We've decided not to drive up to Oregon this year, for the first time ever, but this means that I need to package and ship presents. Never done this before, with the holiday cookies and such. I... think those Xmas packages are going to be late.
I'm also peeking through Pinch Hit notifications for Yuletide, in my ongoing Pay-It-Forward effort. The only year I did Yuletide for real, my prompts apparently wound up on that list. The "real" story someone wrote for me was okay, but the two Yuletide Madness stories were fantastic! I know better than to commit to doing a real story, but I try to bring some joy via the Madness. Last year, the recipient didn't much like the one "extra" I'd intended to write for weeks, but the two last-minute unplanned fics were very happily received, and that's the whole point. I'm saving my list of potentials, and seeing what happens...
I'm not getting a lot of stories out these days, other than the Real LJ Idol offerings. My current story is barely surviving in the voting, so if you like it, please help out!
And the parental fail (you must be wondering)... *sigh* Over the years, I've dropped the ball several times with my son, Christopher, always over the same basic issue. Christopher is always a few years behind most kids in the phases of "stuffed animal love." When he was five, I said that Hedgie was not so much of a Beanie Baby as a 'bean-bag toy.' That hurt Christopher's feelings, because he still thought Hedgie was real.
This summer, after my 14-year-old daughter cleared out and donated the bulk of her stuffed animals, Christopher thought he might be ready to do the same. Instead, he got out several bins' worth of animals, and realized he'd boxed them away unloved for several years, and even separated babies from their parents. Tears, remorse, and now all (ALL) 100 or so stuffed animals are out in his room. o_O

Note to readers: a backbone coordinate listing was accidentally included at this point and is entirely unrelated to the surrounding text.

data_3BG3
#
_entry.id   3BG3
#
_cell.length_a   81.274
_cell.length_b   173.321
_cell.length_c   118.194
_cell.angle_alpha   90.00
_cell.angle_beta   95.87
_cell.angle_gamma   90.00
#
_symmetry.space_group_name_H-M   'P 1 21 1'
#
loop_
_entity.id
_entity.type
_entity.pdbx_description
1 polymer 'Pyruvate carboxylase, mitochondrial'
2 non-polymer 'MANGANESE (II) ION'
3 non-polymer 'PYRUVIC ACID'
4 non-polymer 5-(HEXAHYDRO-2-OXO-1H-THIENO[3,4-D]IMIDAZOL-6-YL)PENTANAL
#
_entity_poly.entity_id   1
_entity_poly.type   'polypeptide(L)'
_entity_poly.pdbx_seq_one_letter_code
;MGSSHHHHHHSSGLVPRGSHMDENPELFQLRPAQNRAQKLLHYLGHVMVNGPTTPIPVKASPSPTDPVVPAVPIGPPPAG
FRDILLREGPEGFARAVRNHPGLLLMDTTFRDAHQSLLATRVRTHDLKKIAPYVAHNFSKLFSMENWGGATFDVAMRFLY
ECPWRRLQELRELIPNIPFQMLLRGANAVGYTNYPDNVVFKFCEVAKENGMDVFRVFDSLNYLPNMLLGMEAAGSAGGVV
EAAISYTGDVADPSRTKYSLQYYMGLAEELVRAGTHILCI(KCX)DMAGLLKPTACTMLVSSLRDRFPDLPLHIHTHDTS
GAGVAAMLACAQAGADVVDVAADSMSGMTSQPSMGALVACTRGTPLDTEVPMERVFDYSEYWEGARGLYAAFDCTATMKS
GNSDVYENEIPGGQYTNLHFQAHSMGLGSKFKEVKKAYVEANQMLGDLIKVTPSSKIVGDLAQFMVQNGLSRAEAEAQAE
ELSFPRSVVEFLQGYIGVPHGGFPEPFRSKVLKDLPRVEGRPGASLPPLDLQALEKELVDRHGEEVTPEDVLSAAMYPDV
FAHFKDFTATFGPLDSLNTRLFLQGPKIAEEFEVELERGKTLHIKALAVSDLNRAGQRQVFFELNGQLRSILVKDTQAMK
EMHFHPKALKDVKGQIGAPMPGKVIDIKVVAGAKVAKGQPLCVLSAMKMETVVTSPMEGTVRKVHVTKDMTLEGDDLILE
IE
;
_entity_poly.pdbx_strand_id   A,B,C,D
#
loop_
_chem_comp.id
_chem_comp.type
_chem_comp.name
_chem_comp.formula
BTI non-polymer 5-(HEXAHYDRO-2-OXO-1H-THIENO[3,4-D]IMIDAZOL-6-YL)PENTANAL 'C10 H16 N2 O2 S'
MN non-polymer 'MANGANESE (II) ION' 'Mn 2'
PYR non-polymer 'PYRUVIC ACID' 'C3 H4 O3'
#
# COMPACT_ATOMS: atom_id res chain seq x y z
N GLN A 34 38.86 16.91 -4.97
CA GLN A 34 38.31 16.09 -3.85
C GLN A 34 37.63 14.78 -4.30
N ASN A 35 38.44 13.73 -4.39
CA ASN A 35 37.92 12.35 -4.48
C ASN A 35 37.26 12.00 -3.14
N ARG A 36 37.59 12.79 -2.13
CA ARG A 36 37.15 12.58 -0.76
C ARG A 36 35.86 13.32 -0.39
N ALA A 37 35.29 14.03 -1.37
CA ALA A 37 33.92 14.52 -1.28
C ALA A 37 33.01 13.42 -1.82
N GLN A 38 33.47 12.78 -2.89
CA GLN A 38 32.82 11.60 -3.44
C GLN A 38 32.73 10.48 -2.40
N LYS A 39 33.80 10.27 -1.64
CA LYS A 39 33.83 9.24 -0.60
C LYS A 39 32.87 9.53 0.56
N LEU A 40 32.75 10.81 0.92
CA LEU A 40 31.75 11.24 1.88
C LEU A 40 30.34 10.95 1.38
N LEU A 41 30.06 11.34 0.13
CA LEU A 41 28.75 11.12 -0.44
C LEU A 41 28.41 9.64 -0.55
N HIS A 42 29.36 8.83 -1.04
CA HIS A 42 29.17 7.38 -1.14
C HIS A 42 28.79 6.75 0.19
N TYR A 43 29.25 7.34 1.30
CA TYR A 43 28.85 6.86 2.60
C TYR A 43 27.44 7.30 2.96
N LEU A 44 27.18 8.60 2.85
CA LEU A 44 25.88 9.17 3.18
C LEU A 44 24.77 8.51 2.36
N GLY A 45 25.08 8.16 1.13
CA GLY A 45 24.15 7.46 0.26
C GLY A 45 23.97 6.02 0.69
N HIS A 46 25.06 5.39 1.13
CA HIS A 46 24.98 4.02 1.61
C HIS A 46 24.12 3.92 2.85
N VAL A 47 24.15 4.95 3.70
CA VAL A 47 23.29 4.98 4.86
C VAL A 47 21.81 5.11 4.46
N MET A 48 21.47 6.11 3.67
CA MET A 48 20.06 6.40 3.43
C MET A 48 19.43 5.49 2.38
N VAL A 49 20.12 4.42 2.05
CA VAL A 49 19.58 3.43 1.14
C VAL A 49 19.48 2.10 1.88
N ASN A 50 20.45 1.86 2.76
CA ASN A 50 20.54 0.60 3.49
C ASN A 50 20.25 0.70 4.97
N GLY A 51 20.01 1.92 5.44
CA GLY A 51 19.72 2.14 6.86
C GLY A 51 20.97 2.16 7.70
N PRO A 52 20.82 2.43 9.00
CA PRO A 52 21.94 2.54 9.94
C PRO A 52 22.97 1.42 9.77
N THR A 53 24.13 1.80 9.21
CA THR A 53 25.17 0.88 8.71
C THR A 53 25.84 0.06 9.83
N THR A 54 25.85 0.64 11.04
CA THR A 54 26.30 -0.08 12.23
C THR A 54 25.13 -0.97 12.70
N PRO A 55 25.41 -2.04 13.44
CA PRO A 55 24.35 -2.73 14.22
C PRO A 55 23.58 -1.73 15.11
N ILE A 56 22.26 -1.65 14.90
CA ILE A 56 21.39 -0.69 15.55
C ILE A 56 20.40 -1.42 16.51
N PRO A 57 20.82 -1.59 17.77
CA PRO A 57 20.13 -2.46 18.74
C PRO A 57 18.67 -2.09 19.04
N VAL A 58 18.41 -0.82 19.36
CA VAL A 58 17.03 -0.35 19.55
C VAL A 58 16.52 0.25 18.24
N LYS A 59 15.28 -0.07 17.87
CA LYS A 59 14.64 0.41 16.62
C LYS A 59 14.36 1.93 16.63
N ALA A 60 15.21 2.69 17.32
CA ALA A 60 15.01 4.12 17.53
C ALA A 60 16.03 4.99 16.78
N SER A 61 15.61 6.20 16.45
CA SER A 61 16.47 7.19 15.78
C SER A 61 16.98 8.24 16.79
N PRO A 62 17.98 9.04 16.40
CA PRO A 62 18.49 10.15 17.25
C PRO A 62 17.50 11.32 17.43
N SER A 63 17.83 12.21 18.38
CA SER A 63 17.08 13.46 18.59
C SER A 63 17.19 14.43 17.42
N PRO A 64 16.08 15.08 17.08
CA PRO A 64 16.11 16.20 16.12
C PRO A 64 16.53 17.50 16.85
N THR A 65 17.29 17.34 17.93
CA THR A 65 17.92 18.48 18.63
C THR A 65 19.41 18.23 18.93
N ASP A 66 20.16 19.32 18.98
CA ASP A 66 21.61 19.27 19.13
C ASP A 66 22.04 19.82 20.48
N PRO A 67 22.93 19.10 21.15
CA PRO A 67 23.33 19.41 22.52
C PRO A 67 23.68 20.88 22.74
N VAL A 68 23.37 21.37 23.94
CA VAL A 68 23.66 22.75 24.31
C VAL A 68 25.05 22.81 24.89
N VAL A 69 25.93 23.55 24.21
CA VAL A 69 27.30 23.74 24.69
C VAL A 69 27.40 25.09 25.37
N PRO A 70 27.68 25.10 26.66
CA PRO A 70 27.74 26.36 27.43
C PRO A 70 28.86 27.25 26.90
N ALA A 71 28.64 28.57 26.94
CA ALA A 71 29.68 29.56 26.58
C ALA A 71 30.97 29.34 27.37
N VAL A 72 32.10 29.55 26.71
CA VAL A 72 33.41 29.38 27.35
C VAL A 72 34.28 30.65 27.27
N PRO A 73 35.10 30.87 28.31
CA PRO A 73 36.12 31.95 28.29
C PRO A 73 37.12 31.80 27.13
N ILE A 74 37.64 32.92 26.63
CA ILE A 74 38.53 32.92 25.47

Last week, I asked him if he thought we could give his little cousin the reserve-Hedgie we'd been saving (in case Hedgie got lost). Christopher did not know there was a reserve-Hedgie. He was horrified that we'd kept that little hedgehog in a box for seven years, alone and unloved. Here's where I have to admit that, as an adult, I didn't even anticipate that way of viewing the situation, especially since my son is now twelve. Argh. Christopher spent the rest of the evening tormenting himself over whether to give reserve-Hedgie away (what if his cousin didn't love it enough?!?) or to keep him (knowing that his own time to love his toys is very limited), and mostly lamenting the Seven.Years.In.A.Box.
He's clearly aware that he'll reach a point where he's stop feeling like his toys miss him or aren't getting enough love, and yet at the same time he knows he's not there yet.
So, reserve-Hedgie wound up joining the Hedgie family in Christopher's bed: Daddy, Mama, Baby, Brother, Sister, Cousin, and the adoptees (Happy Hippo, Owlbert, and Snorty the warthog). When I went up to say goodnight, Christopher was introducing Twin Hedgie to the rest of the family. Now, I'm apparently making a fleece sleeping bag for Twin Hedgie (because Hedgie has one).
If I'd known it would have caused him so much grief, I never would have mentioned reserve-Hedgie! But worse yet, I somehow feel like I should have known where this would lead, and yet I totally didn't. FAIL.
But I can't linger on that too long, because I have things to wrap and package and mail, a needlepoint picture to finish for my sister, and actual office work to do.
Is everyone else mostly surviving? I haven't checked my f-list in almost a week, which is another huge area in which I'm failing. :(